General Principle of Liability (IV)
The case for the defendants was that the lines were constructed in pursuance of a statutory authority imposed upon them, and that the route of the lines had been approved by the town planning authority. They counterclaimed, asking for an order to compel the plaintiff to demolish the rear portion of his house and for an injunction to restrain him from erecting any additions to the said portion of the house.
It was proved by evidence that the transmission lines were so dangerously close to the rear portion of the house as to constitute a nuisance unless there was statutory authority to justify their construction.
Held: (1) That where a statute has authorised the doings of a particular act which would inevitably involve a nuisance, all remedy, whether by indictment or by action for damage resulting there from, is taken away, provided that every reasonable precaution consistent with the exercise of the statutory powers has been taken to prevent the nuisance from occurring, but that the burden of proving that a nuisance was inevitable lies on the person having statutory authority, and that it is discharged by showing that all reasonable care and skill according to the state of scientific knowledge at the time has been taken; and also that authority to commit a nuisance must be expressed or necessarily implied and the power must not be exercised negligently or unreasonably. (Clerk & Lindsell, Torts, 11th ed., pp.604-606.)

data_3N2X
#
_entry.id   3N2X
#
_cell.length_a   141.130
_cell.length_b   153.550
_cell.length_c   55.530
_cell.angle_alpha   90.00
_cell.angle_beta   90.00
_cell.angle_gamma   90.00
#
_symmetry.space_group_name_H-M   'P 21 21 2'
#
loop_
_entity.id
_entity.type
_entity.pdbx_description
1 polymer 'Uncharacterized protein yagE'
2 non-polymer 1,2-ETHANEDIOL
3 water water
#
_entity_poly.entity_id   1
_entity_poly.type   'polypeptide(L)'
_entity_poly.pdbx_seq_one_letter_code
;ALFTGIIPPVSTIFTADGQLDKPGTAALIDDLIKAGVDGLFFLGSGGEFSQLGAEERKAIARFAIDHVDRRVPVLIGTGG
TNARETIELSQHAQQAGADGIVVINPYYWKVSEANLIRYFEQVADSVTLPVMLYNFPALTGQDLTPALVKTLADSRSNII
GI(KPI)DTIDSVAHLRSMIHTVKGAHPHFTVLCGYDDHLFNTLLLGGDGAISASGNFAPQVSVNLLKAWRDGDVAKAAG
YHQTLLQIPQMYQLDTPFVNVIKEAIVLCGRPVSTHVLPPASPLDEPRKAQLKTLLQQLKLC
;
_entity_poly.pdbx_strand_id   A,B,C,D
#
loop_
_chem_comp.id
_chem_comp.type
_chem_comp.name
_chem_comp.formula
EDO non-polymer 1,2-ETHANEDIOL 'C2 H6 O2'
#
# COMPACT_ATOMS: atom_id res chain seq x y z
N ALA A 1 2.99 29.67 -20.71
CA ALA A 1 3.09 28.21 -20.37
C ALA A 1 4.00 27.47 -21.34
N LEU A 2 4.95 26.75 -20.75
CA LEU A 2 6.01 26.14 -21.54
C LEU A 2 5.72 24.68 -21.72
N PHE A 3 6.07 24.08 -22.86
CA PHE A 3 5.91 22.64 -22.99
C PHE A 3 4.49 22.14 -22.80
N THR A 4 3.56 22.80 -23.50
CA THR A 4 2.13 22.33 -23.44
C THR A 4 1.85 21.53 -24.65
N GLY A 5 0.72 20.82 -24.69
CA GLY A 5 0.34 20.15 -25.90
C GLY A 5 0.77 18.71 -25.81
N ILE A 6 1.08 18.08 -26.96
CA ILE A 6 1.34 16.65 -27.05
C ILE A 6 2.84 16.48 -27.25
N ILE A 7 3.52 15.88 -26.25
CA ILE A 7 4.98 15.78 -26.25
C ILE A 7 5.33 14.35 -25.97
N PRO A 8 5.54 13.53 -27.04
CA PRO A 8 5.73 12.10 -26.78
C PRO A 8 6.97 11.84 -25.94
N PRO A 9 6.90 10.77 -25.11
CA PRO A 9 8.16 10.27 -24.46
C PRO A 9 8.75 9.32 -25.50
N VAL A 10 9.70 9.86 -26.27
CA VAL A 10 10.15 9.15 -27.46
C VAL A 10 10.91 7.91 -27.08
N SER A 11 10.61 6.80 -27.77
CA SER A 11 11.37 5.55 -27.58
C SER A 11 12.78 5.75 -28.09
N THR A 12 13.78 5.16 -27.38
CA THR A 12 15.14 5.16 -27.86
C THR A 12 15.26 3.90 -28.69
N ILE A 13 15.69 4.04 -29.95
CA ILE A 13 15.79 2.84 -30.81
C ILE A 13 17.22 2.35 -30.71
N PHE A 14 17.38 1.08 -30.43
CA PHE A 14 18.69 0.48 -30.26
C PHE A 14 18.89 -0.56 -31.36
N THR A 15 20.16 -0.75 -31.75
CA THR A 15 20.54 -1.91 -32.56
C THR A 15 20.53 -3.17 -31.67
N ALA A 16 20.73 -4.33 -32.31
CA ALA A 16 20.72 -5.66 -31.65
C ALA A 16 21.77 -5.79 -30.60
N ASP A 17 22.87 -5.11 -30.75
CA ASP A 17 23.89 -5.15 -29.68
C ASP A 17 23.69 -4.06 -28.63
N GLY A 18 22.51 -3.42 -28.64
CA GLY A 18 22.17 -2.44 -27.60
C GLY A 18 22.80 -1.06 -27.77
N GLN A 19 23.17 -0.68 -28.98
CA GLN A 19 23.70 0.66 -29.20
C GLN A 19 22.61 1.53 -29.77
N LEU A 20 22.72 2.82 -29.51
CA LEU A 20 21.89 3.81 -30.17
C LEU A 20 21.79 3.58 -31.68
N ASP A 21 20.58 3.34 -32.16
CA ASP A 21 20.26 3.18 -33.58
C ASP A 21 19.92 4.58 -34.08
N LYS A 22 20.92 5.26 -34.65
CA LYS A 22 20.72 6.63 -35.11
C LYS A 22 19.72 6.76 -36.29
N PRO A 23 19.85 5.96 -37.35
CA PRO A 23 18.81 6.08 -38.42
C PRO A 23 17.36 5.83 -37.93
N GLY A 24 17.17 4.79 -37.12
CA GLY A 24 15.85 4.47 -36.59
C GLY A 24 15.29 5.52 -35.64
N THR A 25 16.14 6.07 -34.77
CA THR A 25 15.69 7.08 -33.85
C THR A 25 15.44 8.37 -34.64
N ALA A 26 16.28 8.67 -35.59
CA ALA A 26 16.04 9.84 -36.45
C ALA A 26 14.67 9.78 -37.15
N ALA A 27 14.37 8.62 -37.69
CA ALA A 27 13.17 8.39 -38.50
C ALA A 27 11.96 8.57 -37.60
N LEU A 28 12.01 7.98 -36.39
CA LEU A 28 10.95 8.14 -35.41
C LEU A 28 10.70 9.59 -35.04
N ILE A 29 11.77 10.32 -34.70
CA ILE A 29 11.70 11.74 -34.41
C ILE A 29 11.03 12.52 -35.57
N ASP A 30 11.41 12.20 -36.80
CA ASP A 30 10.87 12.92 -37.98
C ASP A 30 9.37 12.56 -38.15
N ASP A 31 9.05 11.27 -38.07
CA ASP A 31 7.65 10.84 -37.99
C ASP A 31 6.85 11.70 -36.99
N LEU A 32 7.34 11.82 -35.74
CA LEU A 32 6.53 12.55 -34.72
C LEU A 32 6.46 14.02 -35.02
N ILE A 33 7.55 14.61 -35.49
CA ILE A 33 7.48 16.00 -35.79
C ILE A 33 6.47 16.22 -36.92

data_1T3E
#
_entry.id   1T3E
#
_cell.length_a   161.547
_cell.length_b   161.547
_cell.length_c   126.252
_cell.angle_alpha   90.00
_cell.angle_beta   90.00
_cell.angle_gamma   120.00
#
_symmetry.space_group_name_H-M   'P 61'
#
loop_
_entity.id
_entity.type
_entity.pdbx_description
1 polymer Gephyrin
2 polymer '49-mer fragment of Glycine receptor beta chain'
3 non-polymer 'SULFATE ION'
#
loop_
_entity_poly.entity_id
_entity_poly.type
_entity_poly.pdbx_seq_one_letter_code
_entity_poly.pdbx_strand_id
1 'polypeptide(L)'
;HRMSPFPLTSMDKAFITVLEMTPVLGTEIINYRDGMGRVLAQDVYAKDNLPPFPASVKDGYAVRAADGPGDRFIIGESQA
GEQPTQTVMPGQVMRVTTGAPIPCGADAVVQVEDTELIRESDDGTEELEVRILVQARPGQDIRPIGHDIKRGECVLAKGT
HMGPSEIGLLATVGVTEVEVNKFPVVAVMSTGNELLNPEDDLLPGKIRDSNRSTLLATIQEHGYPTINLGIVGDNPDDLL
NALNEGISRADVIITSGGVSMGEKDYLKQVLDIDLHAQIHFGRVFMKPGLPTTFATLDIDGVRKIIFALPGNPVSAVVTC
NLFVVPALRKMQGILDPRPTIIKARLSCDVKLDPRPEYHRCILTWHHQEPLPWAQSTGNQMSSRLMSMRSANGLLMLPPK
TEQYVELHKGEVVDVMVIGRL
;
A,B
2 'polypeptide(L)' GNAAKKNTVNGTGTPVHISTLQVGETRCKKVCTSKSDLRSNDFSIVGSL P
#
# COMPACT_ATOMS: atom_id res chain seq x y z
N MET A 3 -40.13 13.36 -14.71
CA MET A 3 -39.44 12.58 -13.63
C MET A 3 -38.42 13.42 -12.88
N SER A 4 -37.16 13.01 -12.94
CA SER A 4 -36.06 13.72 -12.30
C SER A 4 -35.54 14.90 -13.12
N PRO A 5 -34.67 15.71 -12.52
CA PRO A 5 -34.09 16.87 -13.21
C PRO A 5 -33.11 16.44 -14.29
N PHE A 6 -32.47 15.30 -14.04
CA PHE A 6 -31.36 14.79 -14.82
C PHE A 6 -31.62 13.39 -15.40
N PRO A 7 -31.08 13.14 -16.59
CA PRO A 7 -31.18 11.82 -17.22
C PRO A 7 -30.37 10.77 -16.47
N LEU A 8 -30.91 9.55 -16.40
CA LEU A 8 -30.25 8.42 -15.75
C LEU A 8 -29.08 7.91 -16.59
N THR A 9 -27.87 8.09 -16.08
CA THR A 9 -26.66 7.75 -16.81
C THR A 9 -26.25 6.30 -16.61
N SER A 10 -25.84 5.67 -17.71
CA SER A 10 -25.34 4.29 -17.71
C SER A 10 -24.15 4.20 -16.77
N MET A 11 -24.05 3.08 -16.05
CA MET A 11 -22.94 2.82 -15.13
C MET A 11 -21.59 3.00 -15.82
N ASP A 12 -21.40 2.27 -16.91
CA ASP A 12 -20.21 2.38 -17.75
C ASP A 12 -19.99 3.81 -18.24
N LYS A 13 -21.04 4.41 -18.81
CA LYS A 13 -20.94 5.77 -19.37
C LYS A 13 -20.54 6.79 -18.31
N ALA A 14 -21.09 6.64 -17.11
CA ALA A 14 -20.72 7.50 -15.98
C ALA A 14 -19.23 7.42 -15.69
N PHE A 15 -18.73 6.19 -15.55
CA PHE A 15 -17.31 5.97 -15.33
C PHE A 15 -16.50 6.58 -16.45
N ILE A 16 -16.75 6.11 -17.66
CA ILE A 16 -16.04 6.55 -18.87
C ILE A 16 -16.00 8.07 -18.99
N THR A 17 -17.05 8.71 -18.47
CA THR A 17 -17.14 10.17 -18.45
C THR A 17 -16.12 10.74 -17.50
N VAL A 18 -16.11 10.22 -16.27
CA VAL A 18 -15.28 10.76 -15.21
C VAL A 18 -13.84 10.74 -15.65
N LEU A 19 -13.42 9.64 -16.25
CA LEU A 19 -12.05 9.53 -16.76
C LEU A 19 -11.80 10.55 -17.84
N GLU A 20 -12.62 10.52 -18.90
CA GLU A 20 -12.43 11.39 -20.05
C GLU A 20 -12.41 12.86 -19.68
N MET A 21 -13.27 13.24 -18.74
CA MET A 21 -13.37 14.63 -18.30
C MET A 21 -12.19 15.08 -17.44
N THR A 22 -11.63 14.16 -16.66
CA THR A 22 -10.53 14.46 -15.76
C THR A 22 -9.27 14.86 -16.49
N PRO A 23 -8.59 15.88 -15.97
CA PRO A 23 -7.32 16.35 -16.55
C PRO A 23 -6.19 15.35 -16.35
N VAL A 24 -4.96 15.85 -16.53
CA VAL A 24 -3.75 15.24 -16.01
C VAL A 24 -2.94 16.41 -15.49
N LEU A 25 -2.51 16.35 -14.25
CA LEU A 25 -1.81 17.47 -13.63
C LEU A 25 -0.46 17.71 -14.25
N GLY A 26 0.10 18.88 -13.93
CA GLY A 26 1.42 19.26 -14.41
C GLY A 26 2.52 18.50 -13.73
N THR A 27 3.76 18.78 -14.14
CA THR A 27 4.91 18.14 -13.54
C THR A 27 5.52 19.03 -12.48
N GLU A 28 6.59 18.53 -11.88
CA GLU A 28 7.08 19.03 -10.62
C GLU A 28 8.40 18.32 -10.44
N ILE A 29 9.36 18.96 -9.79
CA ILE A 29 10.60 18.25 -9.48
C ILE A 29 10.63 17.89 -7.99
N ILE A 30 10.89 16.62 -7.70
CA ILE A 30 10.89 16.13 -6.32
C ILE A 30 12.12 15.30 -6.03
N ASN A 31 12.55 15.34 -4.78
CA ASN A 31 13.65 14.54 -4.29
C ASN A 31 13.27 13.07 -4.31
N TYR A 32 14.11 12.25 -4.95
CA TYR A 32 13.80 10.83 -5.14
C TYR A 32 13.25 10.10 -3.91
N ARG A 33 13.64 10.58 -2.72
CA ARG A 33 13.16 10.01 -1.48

- That section 16(1) (b), Electricity Corporation of Nigeria Ordinance, Cap. 58, imposed upon the defendants, a duty to establish. manage and work such electricity undertaking as they deemed it expedient to establish in the public interest, that the transmission lines which passed over the plaintiff’s house were constructed to serve the public interest, and that furthermore the construction was undertaken under the powers conferred upon the defendants by section 16(2) (b) of the Ordinance.